Web 3.0 is coming fast. Although not yet fully realized, it promises to mark the end of the domination of the Internet by powerful platforms, such as Google.
“This third generation of Internet services will be the catalyst for a new Internet, connecting data-driven technologies such as artificial intelligence and machine learning to fully distributed data ecosystems,” wrote Danial Araya, another Forbes.com contributor.
Essentially, Web 3.0 will displace the power of the Internet from a narrow band of platforms that retailers and brands currently rely on to reach customers. This power will be transferred into the hands of consumers organized within communities of interest whose members will interact on multiple platforms.
As this future unfolds, consumers are not going to rely on authorities, like brands, to give them the information they need, but on each other.
Early adopters reveal the future
Consumers classified as “early adopters” can be our guide to the future of brands in Web 3.0. Early adopters are a segment of consumers who are generally younger, more educated and better off.
They are the harbingers of change in the consumer market, picking up on new technologies and trends that the rest of us eventually follow. They also tend to be luxury consumers, given their higher economic status and education.
To look over the horizon at the changing priorities and expectations of early adopters and Web 3.0, Boston Consulting Group conducted a study with Highsnobiety, a fashion and lifestyle media platform that is one of favorites of the early adopter class. In the study titled Luxury 3.0they call them “Cultural Pioneers” and look specifically at their preferences in the luxury market.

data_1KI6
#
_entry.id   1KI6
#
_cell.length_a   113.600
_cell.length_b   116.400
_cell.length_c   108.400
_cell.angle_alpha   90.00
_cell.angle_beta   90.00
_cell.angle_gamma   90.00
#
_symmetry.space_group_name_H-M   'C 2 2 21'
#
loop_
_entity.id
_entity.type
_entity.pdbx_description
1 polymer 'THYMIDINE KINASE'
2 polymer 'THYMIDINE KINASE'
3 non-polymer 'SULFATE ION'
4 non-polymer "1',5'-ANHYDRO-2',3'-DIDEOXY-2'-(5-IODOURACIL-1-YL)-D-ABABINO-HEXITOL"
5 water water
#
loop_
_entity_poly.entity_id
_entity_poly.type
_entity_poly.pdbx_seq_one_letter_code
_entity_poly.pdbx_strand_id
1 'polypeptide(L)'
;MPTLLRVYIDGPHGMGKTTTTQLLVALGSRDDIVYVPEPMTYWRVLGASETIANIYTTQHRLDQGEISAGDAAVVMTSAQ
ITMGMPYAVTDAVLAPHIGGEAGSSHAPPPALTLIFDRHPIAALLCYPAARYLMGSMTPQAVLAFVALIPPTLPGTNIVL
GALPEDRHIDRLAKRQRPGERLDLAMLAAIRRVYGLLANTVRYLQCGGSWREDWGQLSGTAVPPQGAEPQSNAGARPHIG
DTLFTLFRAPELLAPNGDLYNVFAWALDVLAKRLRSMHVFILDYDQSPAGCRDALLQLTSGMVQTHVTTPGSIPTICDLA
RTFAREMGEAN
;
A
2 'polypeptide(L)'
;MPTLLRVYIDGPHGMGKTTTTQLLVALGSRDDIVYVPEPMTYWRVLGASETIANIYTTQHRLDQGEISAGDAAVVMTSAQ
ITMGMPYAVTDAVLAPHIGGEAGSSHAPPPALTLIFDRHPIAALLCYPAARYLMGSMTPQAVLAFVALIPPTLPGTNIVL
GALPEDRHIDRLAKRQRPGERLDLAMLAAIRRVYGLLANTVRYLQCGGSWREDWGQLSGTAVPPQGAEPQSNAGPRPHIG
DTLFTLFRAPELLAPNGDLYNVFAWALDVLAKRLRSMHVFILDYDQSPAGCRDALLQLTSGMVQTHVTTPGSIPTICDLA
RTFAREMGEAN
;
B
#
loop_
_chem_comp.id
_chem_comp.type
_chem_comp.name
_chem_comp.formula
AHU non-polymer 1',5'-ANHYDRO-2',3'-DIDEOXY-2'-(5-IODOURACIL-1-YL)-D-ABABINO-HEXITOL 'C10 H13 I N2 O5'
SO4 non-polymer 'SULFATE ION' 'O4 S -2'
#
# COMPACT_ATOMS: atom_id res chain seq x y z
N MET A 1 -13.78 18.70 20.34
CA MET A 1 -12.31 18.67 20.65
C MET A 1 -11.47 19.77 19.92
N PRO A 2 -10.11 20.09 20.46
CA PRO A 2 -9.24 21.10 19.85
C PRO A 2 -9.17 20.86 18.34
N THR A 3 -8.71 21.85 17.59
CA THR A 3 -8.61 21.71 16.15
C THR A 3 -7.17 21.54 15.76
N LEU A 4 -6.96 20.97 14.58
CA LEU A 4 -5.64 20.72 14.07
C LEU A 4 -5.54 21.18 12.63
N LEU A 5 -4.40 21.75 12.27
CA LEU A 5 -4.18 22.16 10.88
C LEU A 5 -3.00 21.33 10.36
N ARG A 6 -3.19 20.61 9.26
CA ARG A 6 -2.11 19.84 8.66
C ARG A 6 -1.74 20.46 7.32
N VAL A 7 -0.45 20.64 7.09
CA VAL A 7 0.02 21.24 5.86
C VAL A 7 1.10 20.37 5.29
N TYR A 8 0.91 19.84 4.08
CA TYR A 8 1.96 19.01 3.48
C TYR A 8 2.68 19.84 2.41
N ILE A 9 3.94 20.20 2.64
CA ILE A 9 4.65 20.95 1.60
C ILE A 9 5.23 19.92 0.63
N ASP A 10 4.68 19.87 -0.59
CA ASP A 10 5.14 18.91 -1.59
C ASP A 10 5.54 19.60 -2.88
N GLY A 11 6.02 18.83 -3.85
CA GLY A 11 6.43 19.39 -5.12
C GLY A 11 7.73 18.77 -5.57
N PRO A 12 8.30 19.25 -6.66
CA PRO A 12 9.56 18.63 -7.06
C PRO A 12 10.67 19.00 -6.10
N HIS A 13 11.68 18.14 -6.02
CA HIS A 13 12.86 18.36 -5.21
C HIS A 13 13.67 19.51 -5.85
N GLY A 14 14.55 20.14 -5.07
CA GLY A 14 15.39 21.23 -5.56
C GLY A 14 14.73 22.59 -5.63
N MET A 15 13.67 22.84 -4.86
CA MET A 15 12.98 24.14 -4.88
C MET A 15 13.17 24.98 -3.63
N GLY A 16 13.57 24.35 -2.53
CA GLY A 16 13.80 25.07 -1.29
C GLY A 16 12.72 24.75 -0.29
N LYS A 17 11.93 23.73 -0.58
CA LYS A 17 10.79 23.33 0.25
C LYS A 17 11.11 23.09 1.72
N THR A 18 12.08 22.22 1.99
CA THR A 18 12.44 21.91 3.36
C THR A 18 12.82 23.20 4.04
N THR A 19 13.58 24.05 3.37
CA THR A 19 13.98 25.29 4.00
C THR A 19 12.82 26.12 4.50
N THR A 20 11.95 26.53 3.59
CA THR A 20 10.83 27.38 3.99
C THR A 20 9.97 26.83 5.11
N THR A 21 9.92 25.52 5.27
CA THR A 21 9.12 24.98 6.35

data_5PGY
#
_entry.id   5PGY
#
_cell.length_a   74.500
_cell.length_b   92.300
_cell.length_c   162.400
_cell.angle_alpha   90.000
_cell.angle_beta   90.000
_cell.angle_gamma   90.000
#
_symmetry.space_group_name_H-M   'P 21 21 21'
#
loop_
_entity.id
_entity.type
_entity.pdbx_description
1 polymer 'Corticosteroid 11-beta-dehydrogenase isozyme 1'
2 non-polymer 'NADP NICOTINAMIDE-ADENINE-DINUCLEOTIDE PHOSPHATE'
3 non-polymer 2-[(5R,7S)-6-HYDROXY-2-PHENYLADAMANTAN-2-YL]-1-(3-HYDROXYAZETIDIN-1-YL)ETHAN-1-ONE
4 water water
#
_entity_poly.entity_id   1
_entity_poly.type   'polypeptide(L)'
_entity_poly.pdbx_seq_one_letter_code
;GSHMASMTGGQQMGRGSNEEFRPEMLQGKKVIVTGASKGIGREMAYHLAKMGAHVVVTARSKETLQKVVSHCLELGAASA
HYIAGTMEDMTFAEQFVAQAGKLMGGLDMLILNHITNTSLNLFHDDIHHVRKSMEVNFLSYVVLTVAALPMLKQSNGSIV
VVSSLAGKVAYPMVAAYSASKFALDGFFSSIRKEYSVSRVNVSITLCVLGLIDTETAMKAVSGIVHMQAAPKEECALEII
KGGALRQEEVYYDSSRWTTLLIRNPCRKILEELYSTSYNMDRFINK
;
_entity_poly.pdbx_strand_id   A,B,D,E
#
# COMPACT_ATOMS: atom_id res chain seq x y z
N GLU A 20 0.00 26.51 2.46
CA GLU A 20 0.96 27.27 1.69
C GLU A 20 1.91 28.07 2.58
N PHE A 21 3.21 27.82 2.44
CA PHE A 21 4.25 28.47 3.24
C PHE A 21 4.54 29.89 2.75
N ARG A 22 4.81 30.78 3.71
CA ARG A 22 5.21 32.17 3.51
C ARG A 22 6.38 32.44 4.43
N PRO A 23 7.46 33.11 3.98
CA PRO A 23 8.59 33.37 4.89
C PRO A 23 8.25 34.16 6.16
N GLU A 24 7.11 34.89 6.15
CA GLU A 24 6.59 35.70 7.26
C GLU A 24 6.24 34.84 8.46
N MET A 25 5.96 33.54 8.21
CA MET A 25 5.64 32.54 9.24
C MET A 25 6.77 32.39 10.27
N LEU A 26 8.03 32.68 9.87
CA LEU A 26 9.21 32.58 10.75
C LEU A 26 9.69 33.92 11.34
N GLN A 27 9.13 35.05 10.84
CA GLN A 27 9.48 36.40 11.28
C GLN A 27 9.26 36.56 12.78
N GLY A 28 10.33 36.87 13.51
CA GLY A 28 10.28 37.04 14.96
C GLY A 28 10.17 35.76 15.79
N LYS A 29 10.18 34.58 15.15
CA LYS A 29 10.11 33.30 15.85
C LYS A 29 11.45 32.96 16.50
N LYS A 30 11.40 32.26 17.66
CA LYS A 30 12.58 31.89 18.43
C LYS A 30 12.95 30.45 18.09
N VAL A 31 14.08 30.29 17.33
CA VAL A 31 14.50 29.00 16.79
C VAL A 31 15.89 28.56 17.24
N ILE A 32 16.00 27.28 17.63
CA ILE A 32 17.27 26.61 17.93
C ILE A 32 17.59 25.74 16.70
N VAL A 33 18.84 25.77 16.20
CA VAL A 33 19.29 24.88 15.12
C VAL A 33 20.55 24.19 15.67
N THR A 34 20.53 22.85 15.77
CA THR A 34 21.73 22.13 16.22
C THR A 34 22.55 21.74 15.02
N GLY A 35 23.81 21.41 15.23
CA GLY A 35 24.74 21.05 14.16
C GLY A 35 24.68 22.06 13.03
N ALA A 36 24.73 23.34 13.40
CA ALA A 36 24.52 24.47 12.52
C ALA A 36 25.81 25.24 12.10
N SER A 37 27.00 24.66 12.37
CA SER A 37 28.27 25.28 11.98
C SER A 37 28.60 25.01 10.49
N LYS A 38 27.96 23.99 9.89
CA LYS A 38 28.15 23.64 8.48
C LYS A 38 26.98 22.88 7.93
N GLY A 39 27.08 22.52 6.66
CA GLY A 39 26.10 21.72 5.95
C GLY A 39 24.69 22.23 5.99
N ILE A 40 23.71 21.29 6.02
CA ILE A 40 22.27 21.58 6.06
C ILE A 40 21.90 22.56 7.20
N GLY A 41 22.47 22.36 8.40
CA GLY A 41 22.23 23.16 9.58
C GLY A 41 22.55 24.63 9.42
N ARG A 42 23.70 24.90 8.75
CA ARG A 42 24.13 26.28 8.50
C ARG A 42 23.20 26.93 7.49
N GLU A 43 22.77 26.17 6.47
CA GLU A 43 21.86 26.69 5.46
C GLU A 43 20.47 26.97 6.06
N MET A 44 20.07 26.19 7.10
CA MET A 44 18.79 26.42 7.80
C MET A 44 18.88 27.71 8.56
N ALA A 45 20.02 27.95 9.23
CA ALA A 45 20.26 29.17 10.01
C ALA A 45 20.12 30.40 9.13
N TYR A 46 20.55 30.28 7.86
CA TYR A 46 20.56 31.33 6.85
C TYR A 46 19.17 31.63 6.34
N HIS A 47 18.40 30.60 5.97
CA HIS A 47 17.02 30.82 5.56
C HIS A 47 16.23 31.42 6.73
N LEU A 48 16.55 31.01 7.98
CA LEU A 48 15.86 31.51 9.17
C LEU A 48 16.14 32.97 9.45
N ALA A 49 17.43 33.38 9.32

But don’t be fooled. The implications of this study go far beyond the luxury market and luxury brands. It can help all consumer-facing retailers and brands prepare for the power shift of Web 3.0.
And just as early adopters are the harbinger of changes that will occur in the broader consumer market, luxury is also a harbinger. Luxury is where fashion, beauty and lifestyle trends begin and then translate to the mass market.
BCG’s Sarah Willersdorf, who led the study, notes that luxury brands have been ahead of the curve in embracing Web 3.0 capabilities such as blockchain, DAOs (decentralized autonomous organizations) and product-related NFTs. physical and digital. But many mass brands are also dipping their toes into Web 3.0, including Coca-Cola, Pepsi, Burger King, McDonalds, and Gap.
“Web 3.0 is characterized by decentralization away from traditional sources of authority,” the report explains, and brands at all costs have been a traditional source of authority. “Luxury 3.0 [or read Consumer 3.0] represents a profound change where individuals and communities have more control over the narrative than ever before.
Cultural pioneers lead and the mass market follows
Of the more than 4,000 luxury consumers surveyed, just under a third were classified as Cultural Pioneers. They stood out from the general luxury consumers surveyed by being more aware of brand, fashion and design trends. They were also younger and spent 38% more on luxury than luxury consumers in general.
But don’t be distracted by the “luxury” label. Luxury consumers buy many other non-luxury brands and products. What is most important in this study is not so much their luxury shopping behavior as their psychographics or underlying consumer psychology, which applies to all categories of consumers in which they participate. .